A video of the incident, which took place on Saturday afternoon (4 November) before Hull City faced Sheffield United, was posted on the Facebook and Twitter page of Hull City Protesters Group.
The group posted the video with the comment “we keep to our word smoke bombs gone off in a Sheffield pub”.
The group claimed the bomb, which filled the unnamed pub with orange mist, was set off in protest over the club’s current owner and chairman Assem Allam.
A spokesman for the group told the Hull Daily Mail that the smoke bomb was to cause an “inconvenience” in the hope the Allams - Assem's son Ehab is vice-chairman of Hull City FC - would get fined.
“The reason we put out the smoke bombs but never ourselves let them off is to try and be an inconvenience to any authority wherever we go hoping the Allams get fines and excessive paperwork,” they told the paper.
There was a largely negative reaction to the video, with some commenting that the move was just an “excuse for a bit of vandalism”.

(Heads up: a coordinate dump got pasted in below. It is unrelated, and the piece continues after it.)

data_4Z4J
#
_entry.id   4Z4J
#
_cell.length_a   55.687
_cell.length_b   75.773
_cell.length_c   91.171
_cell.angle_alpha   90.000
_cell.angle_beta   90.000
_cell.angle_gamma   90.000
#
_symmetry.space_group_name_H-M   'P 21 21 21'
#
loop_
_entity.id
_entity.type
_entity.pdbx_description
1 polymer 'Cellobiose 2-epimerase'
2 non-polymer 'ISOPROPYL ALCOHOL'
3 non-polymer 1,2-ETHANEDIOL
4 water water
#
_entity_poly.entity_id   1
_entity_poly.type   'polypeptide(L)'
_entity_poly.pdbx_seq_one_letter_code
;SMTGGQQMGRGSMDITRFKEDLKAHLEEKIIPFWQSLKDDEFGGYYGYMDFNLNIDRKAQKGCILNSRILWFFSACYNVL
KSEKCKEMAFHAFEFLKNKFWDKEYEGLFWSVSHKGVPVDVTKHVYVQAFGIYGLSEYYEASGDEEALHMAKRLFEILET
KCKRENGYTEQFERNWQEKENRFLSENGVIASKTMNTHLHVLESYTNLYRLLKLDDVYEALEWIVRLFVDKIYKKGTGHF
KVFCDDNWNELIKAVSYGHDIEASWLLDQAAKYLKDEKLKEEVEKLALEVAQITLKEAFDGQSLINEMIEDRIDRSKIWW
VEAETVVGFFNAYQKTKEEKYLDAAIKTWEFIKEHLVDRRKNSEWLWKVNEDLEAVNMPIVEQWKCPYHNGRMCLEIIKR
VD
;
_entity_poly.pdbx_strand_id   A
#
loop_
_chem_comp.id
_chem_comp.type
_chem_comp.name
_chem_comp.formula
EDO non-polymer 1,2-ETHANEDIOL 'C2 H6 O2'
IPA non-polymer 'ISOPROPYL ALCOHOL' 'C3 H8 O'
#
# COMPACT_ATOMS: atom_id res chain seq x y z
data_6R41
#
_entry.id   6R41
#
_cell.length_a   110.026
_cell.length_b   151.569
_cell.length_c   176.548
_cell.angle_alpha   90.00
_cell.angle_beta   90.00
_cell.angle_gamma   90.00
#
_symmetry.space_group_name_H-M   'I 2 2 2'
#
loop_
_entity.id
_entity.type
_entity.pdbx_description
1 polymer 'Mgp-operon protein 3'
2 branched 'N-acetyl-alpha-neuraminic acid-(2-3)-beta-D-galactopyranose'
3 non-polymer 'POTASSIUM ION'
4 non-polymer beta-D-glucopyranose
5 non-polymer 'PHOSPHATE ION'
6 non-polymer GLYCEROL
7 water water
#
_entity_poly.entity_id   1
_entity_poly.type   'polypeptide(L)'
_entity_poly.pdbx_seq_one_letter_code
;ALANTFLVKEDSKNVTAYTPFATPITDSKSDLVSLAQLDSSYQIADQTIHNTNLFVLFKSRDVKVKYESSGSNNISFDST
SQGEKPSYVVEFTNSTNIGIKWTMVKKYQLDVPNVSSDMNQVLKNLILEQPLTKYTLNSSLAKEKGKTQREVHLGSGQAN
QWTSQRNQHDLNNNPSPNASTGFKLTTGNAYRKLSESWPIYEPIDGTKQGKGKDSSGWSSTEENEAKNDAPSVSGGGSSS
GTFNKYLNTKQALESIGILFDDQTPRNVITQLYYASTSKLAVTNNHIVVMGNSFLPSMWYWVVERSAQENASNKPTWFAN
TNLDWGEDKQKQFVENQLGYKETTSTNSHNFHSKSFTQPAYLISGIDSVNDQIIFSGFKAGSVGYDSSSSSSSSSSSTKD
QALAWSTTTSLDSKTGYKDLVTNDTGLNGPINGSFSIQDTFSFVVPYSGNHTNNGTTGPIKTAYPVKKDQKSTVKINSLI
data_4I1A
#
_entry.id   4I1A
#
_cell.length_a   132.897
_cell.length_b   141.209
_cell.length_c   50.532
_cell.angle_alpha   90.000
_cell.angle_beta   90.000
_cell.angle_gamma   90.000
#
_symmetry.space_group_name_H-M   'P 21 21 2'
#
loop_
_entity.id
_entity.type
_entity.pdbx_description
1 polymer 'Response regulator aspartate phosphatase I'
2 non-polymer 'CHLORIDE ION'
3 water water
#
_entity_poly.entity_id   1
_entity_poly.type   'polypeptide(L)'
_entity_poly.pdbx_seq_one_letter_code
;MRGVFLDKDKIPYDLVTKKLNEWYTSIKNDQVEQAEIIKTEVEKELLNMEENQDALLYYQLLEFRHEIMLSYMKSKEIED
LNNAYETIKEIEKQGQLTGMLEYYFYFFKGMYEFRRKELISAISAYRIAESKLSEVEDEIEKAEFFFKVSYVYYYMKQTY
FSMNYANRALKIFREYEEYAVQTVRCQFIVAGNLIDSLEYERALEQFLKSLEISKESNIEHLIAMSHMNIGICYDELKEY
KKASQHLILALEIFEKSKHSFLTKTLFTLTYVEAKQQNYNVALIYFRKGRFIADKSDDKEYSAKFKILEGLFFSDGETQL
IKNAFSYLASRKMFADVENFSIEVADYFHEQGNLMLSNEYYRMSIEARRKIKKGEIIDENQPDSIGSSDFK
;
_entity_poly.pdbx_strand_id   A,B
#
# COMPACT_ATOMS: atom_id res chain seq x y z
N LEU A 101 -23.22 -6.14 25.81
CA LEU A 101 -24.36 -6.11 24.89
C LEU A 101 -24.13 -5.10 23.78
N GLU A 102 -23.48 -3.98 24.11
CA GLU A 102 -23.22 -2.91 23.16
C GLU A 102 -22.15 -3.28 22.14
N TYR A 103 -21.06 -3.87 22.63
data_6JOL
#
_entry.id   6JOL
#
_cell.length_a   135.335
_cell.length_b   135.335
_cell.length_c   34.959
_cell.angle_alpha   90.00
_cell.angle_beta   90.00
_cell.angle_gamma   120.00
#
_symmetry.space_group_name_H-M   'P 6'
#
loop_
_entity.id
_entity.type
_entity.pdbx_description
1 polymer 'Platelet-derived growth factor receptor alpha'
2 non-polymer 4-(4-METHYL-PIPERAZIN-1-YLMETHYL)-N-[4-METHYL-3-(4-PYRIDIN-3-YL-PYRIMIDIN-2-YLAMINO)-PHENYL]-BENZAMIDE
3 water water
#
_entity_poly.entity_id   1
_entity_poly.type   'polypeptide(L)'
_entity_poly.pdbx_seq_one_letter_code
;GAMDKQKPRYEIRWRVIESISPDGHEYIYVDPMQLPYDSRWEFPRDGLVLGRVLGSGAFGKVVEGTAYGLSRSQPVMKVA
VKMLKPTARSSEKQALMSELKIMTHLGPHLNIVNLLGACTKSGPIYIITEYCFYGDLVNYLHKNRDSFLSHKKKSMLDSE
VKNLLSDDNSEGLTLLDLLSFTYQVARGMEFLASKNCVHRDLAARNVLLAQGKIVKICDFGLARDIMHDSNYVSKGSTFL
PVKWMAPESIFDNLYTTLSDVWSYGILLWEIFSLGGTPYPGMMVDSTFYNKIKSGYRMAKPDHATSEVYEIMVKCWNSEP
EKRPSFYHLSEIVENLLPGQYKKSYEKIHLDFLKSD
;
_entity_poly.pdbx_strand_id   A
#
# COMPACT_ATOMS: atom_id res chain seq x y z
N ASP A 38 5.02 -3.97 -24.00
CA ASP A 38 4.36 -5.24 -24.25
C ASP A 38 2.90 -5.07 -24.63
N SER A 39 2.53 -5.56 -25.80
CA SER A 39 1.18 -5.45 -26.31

Justin Kozikas posted the comment: “Instead of promoting your cause you have set back your cause. Hopefully you will think of something more appropriate to get media attention to the cause, dare say an apology to the pub owner will be a good start."
Darren Hatfield added: “So going to a local city on a Saturday afternoon in a pub where young parents and kids are having their lunch will want to be around that?
“I’m all for away atmosphere but, there’s a time and a place that just doesn't work.
“We're already getting a huge backlash from rival supporters who shared it to other forums. A lot of people don't think it was the best idea. Me included."
Replying to the comments, the protest group said: “Unfortunately we are going to upset some people, but we are an active protest group. What do you want us to do, wave flags and banners?”
However, talking to The Morning Advertiser, the group claimed it has "never taken responsibility" for the incident.
On dealing with similar situations, chief executive of the Association of Licensed Multiple Retailers, Kate Nicholls, said: “Managers should make sure that all team members are aware of all safety and security arrangements that are in place in the unlikely event of such an emergency occurring.
“Venues can consult their local authority for advice on security and safety planning, or members can contact the ALMR for help.
“The ALMR has also been working with the police to highlight crimes and attacks against premises and to push for closer, constructive working between the sector and police forces to ensure these incidents are not recorded against businesses.”